As with every other business these days, reliable connectivity is a critical part of modern medical facilities. If a network fails, operations at an entire facility can screech to a standstill — which, in the best-case scenario, is a major inconvenience and, in the worst, impacts patients’ health and well-being.
But reliability is just one component of a health care-ready network — accessibility, security, ease of management and bandwidth also are critical features for health care organizations, as illustrated by these three trends:
1. Hospitals aim to create better patient experiences: Many hospitals now focus on boosting the customer (i.e., patient) experience, and connectivity plays a part in that through guest networks.
Rarely are patients in waiting rooms interested in browsing old magazines or watching the news or a game show on the television. With everyone carrying their own minicomputer — a smartphone — in their pockets these days, people can select their own forms of entertainment by connecting to a free guest wireless network as they wait to be seen by a provider.
A strong cellular signal can be inconsistent across large facilities or hospitals, making it important to be able to create (and manage) free networks for guests. Ideally, this network is separate from the one the staff uses, to ensure security for the more mission-critical network — which brings us to the next trend:
2. Data security remains nonnegotiable: While network security is a concern in every industry, in health care, it’s paramount. Sensitive medical information is at stake. This means health care facilities must ensure that hackers can’t get in — yet many organizations wait until it’s too late to take steps to protect their networks from bad actors; a Grand Haven-based health system was just one of many victims of malicious attacks last year.
Horror stories like this mean many facilities are doubling down on proactive security measures, spurring interest in technologies like software-defined wide-area networking (SD-WAN). With SD-WAN, health care organizations can virtualize security features, like firewalls and unified threat management solutions (UTM).
Not only does SD-WAN boost security, but it also makes it easy for IT staff to manage and monitor network health in-house — even remotely, saving IT staff on travel time — via a single dashboard that is capable of providing a holistic view across an entire health care system. This allows IT to react to any issues or threats quickly; plus, SD-WAN allows automatic failovers to redundant connections, which means IT can address any outages without downtime for users.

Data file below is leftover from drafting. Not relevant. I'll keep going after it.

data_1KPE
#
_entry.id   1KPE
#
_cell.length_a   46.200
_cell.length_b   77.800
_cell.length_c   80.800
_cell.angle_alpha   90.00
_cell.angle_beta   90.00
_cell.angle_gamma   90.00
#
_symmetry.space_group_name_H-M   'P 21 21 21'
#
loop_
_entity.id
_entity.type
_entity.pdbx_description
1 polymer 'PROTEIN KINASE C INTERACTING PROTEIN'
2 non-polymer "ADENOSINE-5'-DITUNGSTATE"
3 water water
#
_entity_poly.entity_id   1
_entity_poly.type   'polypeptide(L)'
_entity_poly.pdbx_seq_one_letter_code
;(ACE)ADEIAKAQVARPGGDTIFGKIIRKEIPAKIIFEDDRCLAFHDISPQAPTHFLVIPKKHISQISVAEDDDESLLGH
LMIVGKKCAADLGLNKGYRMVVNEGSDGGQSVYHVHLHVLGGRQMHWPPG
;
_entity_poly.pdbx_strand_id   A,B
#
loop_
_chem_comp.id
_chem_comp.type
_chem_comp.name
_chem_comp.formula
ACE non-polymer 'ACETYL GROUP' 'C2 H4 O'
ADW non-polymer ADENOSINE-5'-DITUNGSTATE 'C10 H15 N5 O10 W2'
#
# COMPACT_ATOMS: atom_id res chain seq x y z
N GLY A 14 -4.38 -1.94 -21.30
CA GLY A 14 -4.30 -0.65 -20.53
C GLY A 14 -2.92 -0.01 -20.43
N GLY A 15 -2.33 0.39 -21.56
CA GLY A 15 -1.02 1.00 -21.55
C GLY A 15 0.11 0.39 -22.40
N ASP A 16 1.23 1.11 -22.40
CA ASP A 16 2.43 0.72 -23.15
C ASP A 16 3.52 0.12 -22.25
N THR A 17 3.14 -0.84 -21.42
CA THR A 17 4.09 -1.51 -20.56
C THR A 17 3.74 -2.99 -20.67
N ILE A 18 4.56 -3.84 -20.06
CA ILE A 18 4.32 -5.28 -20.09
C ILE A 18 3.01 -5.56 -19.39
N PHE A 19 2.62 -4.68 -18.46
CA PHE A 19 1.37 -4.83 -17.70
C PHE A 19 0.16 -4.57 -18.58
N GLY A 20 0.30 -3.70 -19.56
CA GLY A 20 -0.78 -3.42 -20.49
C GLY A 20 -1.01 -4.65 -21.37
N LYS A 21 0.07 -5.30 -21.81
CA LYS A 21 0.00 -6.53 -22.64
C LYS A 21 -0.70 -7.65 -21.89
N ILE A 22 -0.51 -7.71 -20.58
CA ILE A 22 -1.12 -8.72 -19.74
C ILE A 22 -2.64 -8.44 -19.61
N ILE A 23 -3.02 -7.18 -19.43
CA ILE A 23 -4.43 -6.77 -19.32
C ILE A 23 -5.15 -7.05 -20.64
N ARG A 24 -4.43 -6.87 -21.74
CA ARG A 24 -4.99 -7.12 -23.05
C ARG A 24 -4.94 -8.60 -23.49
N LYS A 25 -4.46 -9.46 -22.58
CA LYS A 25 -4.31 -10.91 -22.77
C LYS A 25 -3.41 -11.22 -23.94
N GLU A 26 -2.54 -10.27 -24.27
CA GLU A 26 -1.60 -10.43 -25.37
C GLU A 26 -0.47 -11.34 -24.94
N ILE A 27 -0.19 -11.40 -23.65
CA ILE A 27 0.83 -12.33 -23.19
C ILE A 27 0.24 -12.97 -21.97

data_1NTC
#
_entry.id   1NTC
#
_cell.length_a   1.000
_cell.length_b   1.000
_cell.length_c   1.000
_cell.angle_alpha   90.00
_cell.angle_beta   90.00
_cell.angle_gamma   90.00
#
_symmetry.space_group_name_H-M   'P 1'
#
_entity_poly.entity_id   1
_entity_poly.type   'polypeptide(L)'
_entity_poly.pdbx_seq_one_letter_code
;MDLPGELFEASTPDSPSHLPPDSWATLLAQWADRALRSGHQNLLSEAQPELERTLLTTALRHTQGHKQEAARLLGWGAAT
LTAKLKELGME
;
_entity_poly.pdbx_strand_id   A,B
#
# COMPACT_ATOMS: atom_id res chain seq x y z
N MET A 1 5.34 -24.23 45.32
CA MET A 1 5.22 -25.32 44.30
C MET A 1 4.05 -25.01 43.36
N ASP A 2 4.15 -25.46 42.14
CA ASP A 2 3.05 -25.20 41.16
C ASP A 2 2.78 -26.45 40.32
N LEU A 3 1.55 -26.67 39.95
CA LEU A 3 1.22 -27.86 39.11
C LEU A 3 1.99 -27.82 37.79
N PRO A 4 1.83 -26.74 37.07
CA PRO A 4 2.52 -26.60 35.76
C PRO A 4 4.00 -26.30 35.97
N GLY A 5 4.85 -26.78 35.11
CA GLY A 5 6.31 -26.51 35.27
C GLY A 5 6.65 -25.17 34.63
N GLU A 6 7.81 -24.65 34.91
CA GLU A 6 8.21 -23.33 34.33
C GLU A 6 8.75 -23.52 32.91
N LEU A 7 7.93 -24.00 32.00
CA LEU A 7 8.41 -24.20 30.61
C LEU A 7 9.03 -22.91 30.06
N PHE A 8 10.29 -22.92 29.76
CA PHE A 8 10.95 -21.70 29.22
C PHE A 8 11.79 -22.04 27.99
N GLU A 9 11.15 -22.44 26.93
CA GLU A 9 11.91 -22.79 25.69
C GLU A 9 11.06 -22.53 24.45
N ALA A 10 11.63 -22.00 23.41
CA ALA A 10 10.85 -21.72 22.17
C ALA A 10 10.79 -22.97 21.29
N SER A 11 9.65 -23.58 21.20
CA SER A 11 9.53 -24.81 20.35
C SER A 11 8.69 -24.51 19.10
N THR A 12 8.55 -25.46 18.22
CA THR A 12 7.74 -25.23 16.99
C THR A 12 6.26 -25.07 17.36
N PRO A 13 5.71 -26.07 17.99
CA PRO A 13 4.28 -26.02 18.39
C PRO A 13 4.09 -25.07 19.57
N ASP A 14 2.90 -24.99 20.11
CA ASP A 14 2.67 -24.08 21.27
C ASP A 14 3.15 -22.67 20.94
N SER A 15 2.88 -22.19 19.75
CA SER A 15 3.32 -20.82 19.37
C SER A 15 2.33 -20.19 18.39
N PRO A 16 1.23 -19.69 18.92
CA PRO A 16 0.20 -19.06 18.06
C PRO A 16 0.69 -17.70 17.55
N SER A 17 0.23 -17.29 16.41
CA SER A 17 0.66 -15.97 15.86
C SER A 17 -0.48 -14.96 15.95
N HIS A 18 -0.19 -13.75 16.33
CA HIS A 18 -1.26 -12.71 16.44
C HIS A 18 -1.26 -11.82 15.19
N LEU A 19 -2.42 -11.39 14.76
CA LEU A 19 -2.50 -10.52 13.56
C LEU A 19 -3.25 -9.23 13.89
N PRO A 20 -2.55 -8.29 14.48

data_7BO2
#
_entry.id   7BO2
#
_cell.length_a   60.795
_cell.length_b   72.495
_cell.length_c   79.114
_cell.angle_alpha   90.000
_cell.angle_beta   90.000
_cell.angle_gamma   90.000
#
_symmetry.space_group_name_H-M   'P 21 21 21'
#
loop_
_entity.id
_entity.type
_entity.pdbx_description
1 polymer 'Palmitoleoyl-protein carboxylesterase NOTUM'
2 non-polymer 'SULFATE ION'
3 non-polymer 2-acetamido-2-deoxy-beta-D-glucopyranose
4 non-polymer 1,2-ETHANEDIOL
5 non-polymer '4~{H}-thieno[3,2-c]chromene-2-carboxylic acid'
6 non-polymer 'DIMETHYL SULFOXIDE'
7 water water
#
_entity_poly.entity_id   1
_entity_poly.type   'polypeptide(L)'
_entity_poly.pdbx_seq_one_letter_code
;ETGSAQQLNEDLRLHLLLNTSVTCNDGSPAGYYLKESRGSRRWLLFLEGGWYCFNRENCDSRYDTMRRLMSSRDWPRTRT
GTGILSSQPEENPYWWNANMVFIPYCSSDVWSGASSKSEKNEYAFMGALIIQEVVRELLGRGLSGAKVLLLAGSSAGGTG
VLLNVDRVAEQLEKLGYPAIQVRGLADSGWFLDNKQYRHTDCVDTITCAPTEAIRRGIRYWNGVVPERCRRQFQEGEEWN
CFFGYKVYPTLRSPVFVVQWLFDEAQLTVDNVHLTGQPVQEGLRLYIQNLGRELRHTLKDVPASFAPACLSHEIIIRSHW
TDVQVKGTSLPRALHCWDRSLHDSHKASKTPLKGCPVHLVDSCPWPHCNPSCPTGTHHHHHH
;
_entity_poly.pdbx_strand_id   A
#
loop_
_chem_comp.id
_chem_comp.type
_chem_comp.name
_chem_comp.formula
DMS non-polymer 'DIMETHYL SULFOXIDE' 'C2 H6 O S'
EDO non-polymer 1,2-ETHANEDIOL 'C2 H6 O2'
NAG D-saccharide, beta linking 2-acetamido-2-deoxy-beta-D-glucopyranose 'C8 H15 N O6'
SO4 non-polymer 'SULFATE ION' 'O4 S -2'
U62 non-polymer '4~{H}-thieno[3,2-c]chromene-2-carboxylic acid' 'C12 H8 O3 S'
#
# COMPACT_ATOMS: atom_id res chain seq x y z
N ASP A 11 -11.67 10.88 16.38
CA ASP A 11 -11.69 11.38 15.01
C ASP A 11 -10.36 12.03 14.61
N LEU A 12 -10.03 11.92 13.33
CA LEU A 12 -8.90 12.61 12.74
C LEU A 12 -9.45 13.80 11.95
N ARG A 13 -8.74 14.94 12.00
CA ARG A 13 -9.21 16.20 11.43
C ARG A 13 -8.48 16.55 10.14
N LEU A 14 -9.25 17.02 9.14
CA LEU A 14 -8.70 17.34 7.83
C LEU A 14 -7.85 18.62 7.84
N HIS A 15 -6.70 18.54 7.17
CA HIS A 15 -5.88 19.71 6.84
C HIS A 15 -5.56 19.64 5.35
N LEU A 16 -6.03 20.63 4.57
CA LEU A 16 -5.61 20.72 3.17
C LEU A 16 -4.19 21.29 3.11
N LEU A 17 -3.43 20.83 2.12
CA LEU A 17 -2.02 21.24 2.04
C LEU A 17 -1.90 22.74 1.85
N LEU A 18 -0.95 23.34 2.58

IT also can set specific rules about network traffic — prioritizing certain users and applications like electronic health record (EHR) apps and virtual desktop infrastructure — which, in addition to boosting network security, speeds up workflows and creates organizational efficiencies.
This proactive security approach is key to protecting patient data — and while it can be expensive to implement the right measures, it’s often more expensive to recover from these attacks after the fact, especially in the case of ransomware attacks that hold patient data hostage. In another grim scenario, a Michigan hospital was forced to close after it refused to pay the ransom and the hackers wiped all patient records.
3. Telemedicine’s popularity grows: Patients sometimes go without health care because they lack transportation or there are no providers in their area. Telemedicine eliminates these barriers, giving patients more equitable access to medical professionals. It also is especially useful in the field of behavioral health care; studies show talk therapy can be just as effective via camera or phone as it is face to face, making therapy a great proving ground for the benefits of telemedicine.
Seeing a doctor via telemedicine on-demand provides the ultimate in convenience for patients, but — especially for video/VoIP calls — high-bandwidth network connectivity is critical to ensure patients have a seamless interaction with their care provider.
These key trends indicate a health care organization’s networks must be more than “just” fast and reliable; they also must offer comprehensive security, guest accessibility, and be easy to monitor and manage. Organizations that implement infrastructure with these traits will provide an excellent experience for patients, providers and staff alike — a healthy goal to strive toward.